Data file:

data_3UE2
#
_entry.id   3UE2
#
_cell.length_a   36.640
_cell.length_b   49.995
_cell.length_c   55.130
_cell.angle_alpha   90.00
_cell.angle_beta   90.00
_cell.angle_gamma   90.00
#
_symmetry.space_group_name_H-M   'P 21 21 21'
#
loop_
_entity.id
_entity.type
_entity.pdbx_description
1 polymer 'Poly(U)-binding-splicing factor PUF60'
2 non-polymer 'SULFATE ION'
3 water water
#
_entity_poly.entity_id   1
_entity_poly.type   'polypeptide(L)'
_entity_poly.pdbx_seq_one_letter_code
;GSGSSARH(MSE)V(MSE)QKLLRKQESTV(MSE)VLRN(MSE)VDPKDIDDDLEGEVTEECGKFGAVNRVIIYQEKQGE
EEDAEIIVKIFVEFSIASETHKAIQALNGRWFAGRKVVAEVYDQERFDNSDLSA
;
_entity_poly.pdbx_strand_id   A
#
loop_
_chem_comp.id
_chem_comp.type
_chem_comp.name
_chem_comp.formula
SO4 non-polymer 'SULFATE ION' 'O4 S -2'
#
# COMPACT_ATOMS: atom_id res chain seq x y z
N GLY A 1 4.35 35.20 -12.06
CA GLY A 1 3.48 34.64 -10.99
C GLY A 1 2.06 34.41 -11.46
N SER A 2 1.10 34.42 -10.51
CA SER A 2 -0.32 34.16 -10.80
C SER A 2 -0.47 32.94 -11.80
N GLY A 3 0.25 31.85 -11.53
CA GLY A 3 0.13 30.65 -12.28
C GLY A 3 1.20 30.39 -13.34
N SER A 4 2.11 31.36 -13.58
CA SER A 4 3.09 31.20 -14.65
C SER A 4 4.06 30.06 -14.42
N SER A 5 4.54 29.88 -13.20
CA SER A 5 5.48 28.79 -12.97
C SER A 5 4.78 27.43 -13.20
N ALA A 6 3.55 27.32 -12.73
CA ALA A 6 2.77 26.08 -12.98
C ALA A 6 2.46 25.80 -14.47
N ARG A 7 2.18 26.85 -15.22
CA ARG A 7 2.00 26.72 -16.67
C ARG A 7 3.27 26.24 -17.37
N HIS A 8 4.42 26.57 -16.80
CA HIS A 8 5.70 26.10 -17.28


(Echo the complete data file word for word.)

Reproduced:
data_3UE2
#
_entry.id   3UE2
#
_cell.length_a   36.640
_cell.length_b   49.995
_cell.length_c   55.130
_cell.angle_alpha   90.00
_cell.angle_beta   90.00
_cell.angle_gamma   90.00
#
_symmetry.space_group_name_H-M   'P 21 21 21'
#
loop_
_entity.id
_entity.type
_entity.pdbx_description
1 polymer 'Poly(U)-binding-splicing factor PUF60'
2 non-polymer 'SULFATE ION'
3 water water
#
_entity_poly.entity_id   1
_entity_poly.type   'polypeptide(L)'
_entity_poly.pdbx_seq_one_letter_code
;GSGSSARH(MSE)V(MSE)QKLLRKQESTV(MSE)VLRN(MSE)VDPKDIDDDLEGEVTEECGKFGAVNRVIIYQEKQGE
EEDAEIIVKIFVEFSIASETHKAIQALNGRWFAGRKVVAEVYDQERFDNSDLSA
;
_entity_poly.pdbx_strand_id   A
#
loop_
_chem_comp.id
_chem_comp.type
_chem_comp.name
_chem_comp.formula
SO4 non-polymer 'SULFATE ION' 'O4 S -2'
#
# COMPACT_ATOMS: atom_id res chain seq x y z
N GLY A 1 4.35 35.20 -12.06
CA GLY A 1 3.48 34.64 -10.99
C GLY A 1 2.06 34.41 -11.46
N SER A 2 1.10 34.42 -10.51
CA SER A 2 -0.32 34.16 -10.80
C SER A 2 -0.47 32.94 -11.80
N GLY A 3 0.25 31.85 -11.53
CA GLY A 3 0.13 30.65 -12.28
C GLY A 3 1.20 30.39 -13.34
N SER A 4 2.11 31.36 -13.58
CA SER A 4 3.09 31.20 -14.65
C SER A 4 4.06 30.06 -14.42
N SER A 5 4.54 29.88 -13.20
CA SER A 5 5.48 28.79 -12.97
C SER A 5 4.78 27.43 -13.20
N ALA A 6 3.55 27.32 -12.73
CA ALA A 6 2.77 26.08 -12.98
C ALA A 6 2.46 25.80 -14.47
N ARG A 7 2.18 26.85 -15.22
CA ARG A 7 2.00 26.72 -16.67
C ARG A 7 3.27 26.24 -17.37
N HIS A 8 4.42 26.57 -16.80
CA HIS A 8 5.70 26.10 -17.28